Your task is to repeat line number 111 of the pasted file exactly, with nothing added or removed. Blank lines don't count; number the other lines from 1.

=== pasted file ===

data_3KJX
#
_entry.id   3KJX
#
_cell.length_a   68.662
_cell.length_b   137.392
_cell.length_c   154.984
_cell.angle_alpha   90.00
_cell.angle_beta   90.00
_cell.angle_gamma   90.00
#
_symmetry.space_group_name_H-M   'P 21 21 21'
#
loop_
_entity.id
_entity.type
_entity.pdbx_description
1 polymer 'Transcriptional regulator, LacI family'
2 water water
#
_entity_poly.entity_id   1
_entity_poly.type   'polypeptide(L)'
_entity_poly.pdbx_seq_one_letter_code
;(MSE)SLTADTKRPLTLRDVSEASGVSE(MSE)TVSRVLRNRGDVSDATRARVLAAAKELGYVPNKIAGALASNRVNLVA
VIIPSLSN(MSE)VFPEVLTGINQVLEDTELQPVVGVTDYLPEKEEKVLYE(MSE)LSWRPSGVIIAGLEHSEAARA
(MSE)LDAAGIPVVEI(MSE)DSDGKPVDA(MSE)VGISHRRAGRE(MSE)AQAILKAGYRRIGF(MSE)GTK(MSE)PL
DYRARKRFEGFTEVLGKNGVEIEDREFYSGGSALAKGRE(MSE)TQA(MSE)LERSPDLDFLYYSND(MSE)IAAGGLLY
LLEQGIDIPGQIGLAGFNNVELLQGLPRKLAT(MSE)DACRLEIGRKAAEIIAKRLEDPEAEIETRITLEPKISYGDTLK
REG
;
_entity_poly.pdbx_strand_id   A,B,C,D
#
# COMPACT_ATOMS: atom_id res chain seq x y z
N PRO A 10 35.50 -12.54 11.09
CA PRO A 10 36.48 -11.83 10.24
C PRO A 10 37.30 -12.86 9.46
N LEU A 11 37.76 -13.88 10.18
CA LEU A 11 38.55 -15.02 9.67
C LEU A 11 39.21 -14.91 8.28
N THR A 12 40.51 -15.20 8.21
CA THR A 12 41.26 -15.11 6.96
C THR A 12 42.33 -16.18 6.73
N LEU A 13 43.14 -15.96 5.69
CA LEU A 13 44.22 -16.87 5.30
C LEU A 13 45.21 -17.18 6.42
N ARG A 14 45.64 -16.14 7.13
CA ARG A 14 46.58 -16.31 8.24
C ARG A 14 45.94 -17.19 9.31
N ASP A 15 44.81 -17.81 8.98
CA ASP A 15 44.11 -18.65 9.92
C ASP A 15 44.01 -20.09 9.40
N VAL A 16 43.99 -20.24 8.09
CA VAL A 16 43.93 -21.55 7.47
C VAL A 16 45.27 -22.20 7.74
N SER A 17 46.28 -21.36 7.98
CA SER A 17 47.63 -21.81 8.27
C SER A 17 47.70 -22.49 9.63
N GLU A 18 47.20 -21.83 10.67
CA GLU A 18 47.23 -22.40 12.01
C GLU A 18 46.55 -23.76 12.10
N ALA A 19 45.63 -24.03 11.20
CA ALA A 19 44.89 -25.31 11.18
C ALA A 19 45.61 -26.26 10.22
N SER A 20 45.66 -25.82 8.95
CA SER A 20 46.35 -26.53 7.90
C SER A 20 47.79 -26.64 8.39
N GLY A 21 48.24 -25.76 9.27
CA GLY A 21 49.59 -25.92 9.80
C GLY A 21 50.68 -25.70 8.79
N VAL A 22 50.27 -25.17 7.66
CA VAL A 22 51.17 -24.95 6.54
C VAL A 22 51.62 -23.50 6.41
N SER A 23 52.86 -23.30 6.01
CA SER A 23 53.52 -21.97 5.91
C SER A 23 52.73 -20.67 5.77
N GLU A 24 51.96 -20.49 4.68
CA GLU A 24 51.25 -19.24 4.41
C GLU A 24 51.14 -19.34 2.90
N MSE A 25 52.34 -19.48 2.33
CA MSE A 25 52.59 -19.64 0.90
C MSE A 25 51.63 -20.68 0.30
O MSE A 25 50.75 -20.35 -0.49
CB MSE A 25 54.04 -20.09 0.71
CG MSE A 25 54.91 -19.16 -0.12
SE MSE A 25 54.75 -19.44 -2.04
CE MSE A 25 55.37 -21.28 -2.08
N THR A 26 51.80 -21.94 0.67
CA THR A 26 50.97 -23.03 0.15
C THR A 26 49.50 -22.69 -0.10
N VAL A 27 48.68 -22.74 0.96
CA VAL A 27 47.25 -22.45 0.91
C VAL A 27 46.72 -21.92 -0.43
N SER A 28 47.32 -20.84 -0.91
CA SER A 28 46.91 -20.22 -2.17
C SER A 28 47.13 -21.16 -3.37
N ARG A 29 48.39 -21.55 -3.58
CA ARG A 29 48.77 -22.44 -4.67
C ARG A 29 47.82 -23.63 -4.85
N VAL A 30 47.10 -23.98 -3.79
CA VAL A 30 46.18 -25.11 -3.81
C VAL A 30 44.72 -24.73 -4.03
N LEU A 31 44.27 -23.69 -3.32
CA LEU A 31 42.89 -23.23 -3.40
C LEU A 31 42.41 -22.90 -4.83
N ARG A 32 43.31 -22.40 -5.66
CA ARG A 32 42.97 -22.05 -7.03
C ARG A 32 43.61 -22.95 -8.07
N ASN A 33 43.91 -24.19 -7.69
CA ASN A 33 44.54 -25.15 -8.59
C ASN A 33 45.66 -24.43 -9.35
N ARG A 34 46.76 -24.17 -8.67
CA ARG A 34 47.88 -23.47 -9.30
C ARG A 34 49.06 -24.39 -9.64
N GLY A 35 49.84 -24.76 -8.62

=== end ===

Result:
N ARG A 34 46.76 -24.17 -8.67